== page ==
Fleur de sel has more mineral complexity than common table salt. Fleurs de sel are moist salts. Portuguese brand Flos Salis, for instance, contains from 5.4 to 8.1% residual moisture,[9] while others can reach upwards of 10%.[10] The following is a chemical analysis of Flos Salis:[11]

Mineral Quantity
Sodium chloride 94.3 - 97.6%
Calcium 0.19 - 0.20%
Magnesium 0.42 - 0.79%
Potassium 0.22 - 0.67%
Iron 8.0 - 11.1 mg/kg
Iodine 0.5 - <3 mg/kg

See also

References

  1. ^ http://www.davidlebovitz.com/2006/09/fleur-de-sel-de-1/ | David Lebovitz on fleur de sel
  2. ^ http://www.sel-de-re.tm.fr/index.php?option=com_content&view=category&layout=blog&id=29&Itemid=40&lang=en
  3. ^ http://www.flordesal.net/history.htm
  4. ^ http://flordesaldestrenc.com/
  5. ^ http://www.flordeldelta.com/
  6. ^ http://www.visaltco.com
  7. ^ Orenstein, José (14 Nov 2012). "É sol, é sal, é flor de sal". O Estado de S. Paulo ("Estadão") (in Portuguese). Retrieved 2012-11-15. 
  8. ^ Medellin, Carolina. "Spice of Life: Celestun's Superb, Sustainable Salts" (PDF). Catherwood Travels. Retrieved 13 August 2013.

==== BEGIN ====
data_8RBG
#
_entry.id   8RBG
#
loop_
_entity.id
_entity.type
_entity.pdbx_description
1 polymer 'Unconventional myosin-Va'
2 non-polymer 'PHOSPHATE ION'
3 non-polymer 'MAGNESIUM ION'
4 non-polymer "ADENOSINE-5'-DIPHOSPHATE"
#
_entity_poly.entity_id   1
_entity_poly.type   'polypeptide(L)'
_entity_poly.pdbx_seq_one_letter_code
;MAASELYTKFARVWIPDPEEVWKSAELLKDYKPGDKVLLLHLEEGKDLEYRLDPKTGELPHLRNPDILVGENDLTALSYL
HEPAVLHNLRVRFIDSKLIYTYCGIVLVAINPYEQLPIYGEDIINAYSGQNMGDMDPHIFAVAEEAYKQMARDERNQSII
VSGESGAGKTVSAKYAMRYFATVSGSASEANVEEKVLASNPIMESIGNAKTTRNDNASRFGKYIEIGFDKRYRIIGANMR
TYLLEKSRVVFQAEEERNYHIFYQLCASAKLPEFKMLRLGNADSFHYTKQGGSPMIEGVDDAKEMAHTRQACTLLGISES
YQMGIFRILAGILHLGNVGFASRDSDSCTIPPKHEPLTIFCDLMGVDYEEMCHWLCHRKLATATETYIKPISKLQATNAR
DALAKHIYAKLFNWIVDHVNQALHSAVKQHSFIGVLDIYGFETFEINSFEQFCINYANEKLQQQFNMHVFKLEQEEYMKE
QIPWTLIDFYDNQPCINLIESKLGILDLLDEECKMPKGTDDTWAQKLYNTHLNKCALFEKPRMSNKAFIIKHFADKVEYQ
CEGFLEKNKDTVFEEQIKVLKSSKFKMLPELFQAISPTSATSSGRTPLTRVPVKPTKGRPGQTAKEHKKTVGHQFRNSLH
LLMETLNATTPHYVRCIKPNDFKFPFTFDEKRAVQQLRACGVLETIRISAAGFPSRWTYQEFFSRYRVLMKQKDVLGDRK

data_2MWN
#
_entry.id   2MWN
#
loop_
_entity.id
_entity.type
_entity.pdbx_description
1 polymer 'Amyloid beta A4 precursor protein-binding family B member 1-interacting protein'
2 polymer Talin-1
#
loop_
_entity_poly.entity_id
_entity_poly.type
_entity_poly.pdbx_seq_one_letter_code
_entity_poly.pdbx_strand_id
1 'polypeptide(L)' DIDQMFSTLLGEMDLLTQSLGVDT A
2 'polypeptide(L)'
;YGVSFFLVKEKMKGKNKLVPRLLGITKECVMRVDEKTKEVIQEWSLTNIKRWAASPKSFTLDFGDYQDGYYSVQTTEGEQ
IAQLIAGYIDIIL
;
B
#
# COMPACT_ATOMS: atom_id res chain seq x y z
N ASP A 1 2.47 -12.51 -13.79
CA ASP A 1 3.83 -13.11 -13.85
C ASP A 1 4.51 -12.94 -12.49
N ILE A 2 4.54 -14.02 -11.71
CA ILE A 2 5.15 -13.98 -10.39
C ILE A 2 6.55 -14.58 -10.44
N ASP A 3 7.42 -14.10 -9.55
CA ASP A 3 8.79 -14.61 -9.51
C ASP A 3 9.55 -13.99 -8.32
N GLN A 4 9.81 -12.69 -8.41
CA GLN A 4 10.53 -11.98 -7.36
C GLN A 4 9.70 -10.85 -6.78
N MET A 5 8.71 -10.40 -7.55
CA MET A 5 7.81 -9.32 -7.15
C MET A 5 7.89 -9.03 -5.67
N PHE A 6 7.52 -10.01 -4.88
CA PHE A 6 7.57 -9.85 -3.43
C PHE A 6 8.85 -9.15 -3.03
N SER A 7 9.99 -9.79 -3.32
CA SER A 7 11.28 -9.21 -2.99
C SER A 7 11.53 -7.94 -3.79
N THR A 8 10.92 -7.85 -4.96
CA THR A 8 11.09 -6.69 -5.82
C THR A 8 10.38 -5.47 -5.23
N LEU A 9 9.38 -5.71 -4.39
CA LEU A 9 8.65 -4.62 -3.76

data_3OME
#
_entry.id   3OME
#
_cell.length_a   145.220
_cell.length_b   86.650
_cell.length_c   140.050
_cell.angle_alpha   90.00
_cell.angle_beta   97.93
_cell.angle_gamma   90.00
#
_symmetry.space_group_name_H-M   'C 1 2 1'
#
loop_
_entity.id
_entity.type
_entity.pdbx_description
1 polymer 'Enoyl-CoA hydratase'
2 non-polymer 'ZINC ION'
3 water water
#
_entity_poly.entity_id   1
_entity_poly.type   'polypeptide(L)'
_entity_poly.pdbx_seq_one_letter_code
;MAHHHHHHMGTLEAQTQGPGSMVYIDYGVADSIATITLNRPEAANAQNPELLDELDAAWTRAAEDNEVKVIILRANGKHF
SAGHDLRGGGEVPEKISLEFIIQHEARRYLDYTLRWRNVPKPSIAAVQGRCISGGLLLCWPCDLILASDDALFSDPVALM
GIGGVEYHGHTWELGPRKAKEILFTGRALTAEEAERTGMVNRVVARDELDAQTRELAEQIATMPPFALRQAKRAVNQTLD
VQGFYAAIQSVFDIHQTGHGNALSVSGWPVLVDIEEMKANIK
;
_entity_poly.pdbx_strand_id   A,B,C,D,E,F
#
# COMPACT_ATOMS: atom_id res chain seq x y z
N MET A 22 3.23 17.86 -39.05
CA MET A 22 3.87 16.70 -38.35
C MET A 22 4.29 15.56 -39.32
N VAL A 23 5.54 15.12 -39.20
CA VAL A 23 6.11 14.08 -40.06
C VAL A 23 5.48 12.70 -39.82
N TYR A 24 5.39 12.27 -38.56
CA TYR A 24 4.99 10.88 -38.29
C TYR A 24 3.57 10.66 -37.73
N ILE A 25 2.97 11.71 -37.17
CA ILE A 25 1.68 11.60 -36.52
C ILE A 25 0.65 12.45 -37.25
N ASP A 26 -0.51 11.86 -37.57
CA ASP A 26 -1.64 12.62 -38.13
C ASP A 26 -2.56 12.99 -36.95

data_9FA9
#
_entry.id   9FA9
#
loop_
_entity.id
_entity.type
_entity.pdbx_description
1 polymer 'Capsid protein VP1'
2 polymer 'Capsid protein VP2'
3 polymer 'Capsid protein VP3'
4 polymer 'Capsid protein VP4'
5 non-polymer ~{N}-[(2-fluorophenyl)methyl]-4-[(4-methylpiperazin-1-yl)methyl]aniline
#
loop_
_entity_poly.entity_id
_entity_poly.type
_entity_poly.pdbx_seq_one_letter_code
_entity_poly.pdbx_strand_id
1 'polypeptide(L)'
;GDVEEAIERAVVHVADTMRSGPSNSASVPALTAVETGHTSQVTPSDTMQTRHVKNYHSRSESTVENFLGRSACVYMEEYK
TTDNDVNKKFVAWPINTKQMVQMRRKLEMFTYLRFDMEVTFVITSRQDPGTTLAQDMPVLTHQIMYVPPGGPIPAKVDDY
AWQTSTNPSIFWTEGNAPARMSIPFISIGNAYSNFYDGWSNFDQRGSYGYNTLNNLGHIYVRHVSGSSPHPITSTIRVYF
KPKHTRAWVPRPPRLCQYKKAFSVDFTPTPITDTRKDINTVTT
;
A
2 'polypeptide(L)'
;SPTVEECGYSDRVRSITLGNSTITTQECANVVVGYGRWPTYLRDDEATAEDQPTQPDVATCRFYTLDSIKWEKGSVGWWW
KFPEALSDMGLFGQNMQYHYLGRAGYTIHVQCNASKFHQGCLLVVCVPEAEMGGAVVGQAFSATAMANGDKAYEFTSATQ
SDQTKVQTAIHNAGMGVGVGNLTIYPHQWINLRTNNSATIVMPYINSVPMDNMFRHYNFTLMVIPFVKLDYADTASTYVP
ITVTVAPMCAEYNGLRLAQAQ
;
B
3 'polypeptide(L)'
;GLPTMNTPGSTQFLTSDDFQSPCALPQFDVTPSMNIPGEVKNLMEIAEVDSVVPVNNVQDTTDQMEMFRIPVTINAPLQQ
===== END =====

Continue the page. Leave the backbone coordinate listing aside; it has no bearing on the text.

9. ^ http://www.flor-de-sal.com/chemical-composition.html
  10. ^ Bitterman, Mark (2010). Salted: A Manifesto on the World's Most Essential Mineral, With Recipes. Ten Speed Press. p. 75.  
  11. ^ http://www.flor-de-sal.com/chemical-composition.html

External links

  • The Wall Street Journal on the Camargue saltworks
This article was sourced from Creative Commons Attribution-ShareAlike License; additional terms may apply. World Heritage Encyclopedia content is assembled from numerous content providers, Open Access Publishing, and in compliance with The Fair Access to Science and Technology Research Act (FASTR), Wikimedia Foundation, Inc., Public Library of Science, The Encyclopedia of Life, Open Book Publishers (OBP), PubMed, U.S. National Library of Medicine, National Center for Biotechnology Information, U.S. National Library of Medicine, National Institutes of Health (NIH), U.S. Department of Health & Human Services, and USA.gov, which sources content from all federal, state, local, tribal, and territorial government publication portals (.gov, .mil, .edu). Funding for USA.gov and content contributors is made possible from the U.S. Congress, E-Government Act of 2002.
 
Crowd sourced content that is contributed to World Heritage Encyclopedia is peer reviewed and edited by our editorial staff to ensure quality scholarly research articles.
 
By using this site, you agree to the Terms of Use and Privacy Policy. World Heritage Encyclopedia™ is a registered trademark of the World Public Library Association, a non-profit organization.
 


Copyright © World Library Foundation. All rights reserved. eBooks from Project Gutenberg are sponsored by the World Library Foundation,
a 501c(4) Member's Support Non-Profit Organization, and is NOT affiliated with any governmental agency or department.